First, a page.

On 24 October 2017, an offshore legal firm called Appleby confirmed in a statement that it had suffered a cyberattack last year which "compromised" some of its internal client data. But this was no ordinary company. And these were no ordinary clients.

The leak, it emerged, has left some of Britain's richest people on edge. According to The Telegraph, which first reported the incident, PR firms were urgently being contacted.

But what is Appleby and what does it do? Here is what we know so far about the offshore giant.

First, some context. When the Panama Papers were published last year, released in full by the International Consortium of Investigative Journalists (ICIJ) and partners, they exposed the inner-workings of both the offshore industry and its powerful clients.

The tranche of 11.5m documents was leaked from a Panamanian law firm called Mossack Fonseca and detailed hundreds of thousands of offshore dealings.

Appleby is another offshore law firm with a presence in Bermuda, the British Virgin Islands, the Cayman Islands, Guernsey, Isle of Man, Jersey, Mauritius, Seychelles, Hong Kong and Shanghai.

Its clients, while not named publicly, includes banks, corporations, FTSE 100 and Fortune 500 companies alongside "high net worth individuals". It also boasts many awards.

In total, the law firm has more than 200 lawyers operating in 10 global offices.

The company offers clients a wide range of services, including asset finance, investment services, structured finance, regulatory advice, property management and litigation. In Bermuda and Mauritius it is a member of the colossal network of legal firms, Lex Mundi.

It has however become the focus of a new ICIJ investigation into its clients' business dealings, seemingly based on revelations gleaned from the batch of leaked company documents.

News releases indicate Appleby has recently worked with financial institution HSBC on billion-dollar banking and merger deals, with drilling contractor Ocean Rig group on a $3.7bn restructuring and with UK investment giant Blackstone on a £559m acquisition.

In early June this year, the company released a blog post on cybersecurity which noted that "offshore financial centres represent an attractive target for cybercriminals".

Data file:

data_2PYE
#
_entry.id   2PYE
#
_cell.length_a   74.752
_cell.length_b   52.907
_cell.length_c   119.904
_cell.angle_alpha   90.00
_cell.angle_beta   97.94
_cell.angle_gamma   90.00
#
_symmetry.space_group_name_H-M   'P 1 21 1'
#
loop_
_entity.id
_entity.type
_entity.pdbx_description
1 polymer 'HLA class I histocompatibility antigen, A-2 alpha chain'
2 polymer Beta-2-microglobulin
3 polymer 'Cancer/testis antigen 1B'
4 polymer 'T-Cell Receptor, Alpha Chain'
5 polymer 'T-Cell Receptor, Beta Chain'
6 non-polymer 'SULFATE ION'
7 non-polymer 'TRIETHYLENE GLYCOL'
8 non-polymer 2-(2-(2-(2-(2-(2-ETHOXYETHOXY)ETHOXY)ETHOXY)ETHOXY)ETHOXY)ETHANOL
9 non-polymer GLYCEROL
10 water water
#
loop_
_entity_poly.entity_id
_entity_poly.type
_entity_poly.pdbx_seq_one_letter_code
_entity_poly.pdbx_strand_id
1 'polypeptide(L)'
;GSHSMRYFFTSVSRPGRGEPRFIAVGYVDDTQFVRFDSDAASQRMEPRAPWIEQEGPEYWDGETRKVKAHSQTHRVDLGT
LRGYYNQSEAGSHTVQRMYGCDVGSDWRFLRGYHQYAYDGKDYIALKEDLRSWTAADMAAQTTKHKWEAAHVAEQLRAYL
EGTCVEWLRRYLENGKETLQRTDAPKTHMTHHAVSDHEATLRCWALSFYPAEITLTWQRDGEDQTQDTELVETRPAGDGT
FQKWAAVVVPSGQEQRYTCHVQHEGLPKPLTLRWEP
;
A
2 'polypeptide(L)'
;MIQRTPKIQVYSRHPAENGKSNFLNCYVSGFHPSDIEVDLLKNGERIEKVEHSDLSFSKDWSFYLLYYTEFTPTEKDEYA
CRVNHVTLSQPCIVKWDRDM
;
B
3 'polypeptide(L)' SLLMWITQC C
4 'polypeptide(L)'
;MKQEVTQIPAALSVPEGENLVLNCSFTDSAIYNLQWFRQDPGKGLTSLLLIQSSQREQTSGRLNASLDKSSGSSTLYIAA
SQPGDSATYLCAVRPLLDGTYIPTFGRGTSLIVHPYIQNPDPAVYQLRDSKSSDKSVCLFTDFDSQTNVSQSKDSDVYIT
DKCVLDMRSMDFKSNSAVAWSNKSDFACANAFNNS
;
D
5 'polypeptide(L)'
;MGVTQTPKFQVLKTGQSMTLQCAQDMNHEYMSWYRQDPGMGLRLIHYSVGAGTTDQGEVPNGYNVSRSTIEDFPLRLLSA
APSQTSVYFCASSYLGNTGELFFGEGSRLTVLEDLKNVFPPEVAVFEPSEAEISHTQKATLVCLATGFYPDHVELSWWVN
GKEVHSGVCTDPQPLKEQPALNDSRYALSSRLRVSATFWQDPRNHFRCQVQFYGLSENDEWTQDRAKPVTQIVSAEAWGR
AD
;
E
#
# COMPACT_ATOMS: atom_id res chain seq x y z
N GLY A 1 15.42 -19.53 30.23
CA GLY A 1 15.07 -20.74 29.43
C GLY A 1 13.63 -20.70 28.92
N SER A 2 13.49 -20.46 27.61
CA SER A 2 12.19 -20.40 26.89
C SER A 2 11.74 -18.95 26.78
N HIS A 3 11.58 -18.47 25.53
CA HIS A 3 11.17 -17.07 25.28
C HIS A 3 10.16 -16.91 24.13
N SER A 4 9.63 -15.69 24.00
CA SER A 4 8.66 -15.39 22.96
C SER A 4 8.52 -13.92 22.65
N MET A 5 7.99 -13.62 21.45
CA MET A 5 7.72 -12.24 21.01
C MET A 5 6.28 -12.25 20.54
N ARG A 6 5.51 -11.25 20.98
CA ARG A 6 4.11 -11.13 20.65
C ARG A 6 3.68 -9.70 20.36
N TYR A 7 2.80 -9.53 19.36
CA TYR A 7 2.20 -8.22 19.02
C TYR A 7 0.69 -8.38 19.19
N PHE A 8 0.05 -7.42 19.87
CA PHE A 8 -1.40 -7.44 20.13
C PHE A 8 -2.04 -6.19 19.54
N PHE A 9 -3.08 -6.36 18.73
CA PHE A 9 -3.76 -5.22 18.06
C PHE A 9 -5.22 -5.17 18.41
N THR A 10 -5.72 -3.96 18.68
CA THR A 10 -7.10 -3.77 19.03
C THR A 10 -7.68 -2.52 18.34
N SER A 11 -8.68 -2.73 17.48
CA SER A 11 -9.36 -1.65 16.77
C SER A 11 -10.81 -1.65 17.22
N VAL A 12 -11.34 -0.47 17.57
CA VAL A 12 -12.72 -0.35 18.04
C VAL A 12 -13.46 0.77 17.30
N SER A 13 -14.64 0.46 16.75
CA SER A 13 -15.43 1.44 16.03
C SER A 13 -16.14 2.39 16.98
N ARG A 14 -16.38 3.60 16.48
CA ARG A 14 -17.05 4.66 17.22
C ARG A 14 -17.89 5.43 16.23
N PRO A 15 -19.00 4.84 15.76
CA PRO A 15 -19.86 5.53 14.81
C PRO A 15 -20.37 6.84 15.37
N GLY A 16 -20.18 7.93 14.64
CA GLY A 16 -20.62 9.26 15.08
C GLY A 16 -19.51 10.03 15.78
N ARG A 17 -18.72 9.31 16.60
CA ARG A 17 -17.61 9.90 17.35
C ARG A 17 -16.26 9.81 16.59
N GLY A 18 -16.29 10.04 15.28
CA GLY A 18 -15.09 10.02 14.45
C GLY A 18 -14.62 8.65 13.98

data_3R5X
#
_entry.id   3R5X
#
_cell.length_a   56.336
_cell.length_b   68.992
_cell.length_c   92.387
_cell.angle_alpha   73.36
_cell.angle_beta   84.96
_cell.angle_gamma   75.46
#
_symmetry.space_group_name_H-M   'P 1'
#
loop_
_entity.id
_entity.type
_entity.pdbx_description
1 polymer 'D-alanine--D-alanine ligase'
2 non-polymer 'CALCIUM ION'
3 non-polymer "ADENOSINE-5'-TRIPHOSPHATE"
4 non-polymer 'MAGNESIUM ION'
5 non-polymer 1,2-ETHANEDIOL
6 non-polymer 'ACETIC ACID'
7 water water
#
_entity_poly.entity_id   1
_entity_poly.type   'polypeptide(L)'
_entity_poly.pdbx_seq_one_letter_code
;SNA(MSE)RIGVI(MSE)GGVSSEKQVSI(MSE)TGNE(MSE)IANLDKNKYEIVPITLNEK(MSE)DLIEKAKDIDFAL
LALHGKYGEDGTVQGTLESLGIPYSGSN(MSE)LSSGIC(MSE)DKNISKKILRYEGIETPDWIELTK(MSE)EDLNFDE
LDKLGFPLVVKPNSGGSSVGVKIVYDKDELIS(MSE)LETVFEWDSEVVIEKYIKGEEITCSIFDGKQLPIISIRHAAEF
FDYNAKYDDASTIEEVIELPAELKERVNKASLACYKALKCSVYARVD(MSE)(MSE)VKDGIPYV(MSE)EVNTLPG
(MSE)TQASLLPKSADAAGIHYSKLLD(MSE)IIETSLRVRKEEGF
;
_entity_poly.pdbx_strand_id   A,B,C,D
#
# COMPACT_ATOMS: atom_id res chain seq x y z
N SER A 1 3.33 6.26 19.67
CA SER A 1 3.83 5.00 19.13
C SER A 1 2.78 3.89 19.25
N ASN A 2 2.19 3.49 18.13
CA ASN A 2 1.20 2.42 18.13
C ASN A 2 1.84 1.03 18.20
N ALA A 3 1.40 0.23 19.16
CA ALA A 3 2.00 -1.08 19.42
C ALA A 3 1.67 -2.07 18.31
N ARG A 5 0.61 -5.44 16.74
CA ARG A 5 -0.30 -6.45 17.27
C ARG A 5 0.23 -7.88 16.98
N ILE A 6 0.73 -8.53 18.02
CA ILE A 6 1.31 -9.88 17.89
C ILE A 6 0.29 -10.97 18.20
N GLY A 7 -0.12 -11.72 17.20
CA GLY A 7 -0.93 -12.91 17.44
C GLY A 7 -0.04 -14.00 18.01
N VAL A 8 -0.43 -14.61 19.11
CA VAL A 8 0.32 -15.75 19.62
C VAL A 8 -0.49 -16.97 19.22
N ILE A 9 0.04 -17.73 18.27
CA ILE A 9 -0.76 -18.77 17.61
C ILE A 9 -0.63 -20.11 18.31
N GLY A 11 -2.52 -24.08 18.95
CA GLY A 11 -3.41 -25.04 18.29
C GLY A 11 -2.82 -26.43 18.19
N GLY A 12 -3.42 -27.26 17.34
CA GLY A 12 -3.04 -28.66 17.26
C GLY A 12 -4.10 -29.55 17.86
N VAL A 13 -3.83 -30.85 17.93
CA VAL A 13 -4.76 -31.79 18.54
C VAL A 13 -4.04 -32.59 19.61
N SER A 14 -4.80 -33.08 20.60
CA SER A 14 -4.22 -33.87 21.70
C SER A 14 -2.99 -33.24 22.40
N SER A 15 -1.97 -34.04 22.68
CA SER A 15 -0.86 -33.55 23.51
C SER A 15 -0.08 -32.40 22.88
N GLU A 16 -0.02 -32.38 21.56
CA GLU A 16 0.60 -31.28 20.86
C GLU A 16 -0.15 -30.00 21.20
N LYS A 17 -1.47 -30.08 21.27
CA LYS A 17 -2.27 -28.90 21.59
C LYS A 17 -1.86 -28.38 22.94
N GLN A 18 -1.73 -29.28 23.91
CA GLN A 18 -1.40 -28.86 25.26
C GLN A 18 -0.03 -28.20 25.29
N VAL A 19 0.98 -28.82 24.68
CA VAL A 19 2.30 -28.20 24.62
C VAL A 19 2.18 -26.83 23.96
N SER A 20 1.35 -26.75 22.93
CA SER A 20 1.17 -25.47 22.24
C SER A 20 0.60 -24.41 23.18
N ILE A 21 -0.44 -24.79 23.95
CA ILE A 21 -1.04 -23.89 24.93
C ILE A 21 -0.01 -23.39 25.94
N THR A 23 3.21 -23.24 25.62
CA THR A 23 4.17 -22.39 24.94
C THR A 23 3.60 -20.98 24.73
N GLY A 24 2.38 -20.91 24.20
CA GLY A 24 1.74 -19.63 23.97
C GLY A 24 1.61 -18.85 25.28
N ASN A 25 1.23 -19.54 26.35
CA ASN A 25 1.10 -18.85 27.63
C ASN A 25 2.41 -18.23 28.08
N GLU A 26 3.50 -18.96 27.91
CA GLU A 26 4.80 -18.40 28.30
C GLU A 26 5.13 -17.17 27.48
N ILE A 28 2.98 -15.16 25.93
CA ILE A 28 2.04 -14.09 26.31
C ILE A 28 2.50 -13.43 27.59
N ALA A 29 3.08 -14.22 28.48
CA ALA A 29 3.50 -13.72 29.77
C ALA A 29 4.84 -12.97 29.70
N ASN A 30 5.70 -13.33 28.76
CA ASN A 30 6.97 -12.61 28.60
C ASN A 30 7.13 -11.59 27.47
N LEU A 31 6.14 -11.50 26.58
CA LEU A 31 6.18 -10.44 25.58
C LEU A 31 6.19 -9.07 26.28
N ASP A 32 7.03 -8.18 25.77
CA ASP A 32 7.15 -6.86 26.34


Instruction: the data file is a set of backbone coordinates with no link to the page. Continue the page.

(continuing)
It stated: "Cyber criminals can easily identify and exploit weak links in the flow of information between the organisation and its external providers." Isle of Man Today reported that Appleby first discovered the breach in May 2016 – well before this post was published.

According to The Telegraph newspaper, reports based on the leaked documents are set to be released in the coming days. It remains to be seen what revelations they will contain.

Appleby
Google Images screenshot of Appleby's Bermuda HQ IBTimesUK/Screenshot

For now, Appleby has denied any suggestion of any wrongdoing.

"We are an offshore law firm who advises clients on legitimate and lawful ways to conduct their business," Appleby said in its breach notification statement.

"We do not tolerate illegal behaviour. It is true that we are not infallible," it added.

The statement continued: "We are disappointed that the media may choose to use information which could have emanated from material obtained illegally and that this may result in exposing innocent parties to data protection breaches.

"Having researched the ICIJ's allegations we believe they are unfounded and based on a lack of understanding of the legitimate and lawful structures used in the offshore sector."

Yet it appears that another Panama Papers-style set of disclosures is now imminent. Multiple news outlets are now reporting that wealthy and powerful clients are bracing for themselves for the avalanche of confidential data.